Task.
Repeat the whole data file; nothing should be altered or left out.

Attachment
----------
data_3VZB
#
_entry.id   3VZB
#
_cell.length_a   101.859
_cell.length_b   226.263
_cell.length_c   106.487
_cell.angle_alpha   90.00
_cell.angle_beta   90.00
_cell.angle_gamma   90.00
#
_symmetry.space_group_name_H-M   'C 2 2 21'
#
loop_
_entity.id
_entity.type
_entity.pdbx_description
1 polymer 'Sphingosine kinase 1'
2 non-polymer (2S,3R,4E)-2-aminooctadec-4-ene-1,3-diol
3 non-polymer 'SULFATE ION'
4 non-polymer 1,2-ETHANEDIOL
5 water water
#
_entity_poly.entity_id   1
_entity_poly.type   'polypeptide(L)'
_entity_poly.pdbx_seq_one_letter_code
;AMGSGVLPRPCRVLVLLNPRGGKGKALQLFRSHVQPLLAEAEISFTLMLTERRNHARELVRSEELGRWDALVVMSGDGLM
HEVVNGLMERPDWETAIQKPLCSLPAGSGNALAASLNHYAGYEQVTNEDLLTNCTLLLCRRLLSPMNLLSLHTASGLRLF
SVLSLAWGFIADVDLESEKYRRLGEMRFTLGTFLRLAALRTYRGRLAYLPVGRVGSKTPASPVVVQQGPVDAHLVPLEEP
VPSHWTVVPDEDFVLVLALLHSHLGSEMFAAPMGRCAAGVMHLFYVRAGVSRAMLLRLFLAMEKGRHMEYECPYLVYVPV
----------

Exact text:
data_3VZB
#
_entry.id   3VZB
#
_cell.length_a   101.859
_cell.length_b   226.263
_cell.length_c   106.487
_cell.angle_alpha   90.00
_cell.angle_beta   90.00
_cell.angle_gamma   90.00
#
_symmetry.space_group_name_H-M   'C 2 2 21'
#
loop_
_entity.id
_entity.type
_entity.pdbx_description
1 polymer 'Sphingosine kinase 1'
2 non-polymer (2S,3R,4E)-2-aminooctadec-4-ene-1,3-diol
3 non-polymer 'SULFATE ION'
4 non-polymer 1,2-ETHANEDIOL
5 water water
#
_entity_poly.entity_id   1
_entity_poly.type   'polypeptide(L)'
_entity_poly.pdbx_seq_one_letter_code
;AMGSGVLPRPCRVLVLLNPRGGKGKALQLFRSHVQPLLAEAEISFTLMLTERRNHARELVRSEELGRWDALVVMSGDGLM
HEVVNGLMERPDWETAIQKPLCSLPAGSGNALAASLNHYAGYEQVTNEDLLTNCTLLLCRRLLSPMNLLSLHTASGLRLF
SVLSLAWGFIADVDLESEKYRRLGEMRFTLGTFLRLAALRTYRGRLAYLPVGRVGSKTPASPVVVQQGPVDAHLVPLEEP
VPSHWTVVPDEDFVLVLALLHSHLGSEMFAAPMGRCAAGVMHLFYVRAGVSRAMLLRLFLAMEKGRHMEYECPYLVYVPV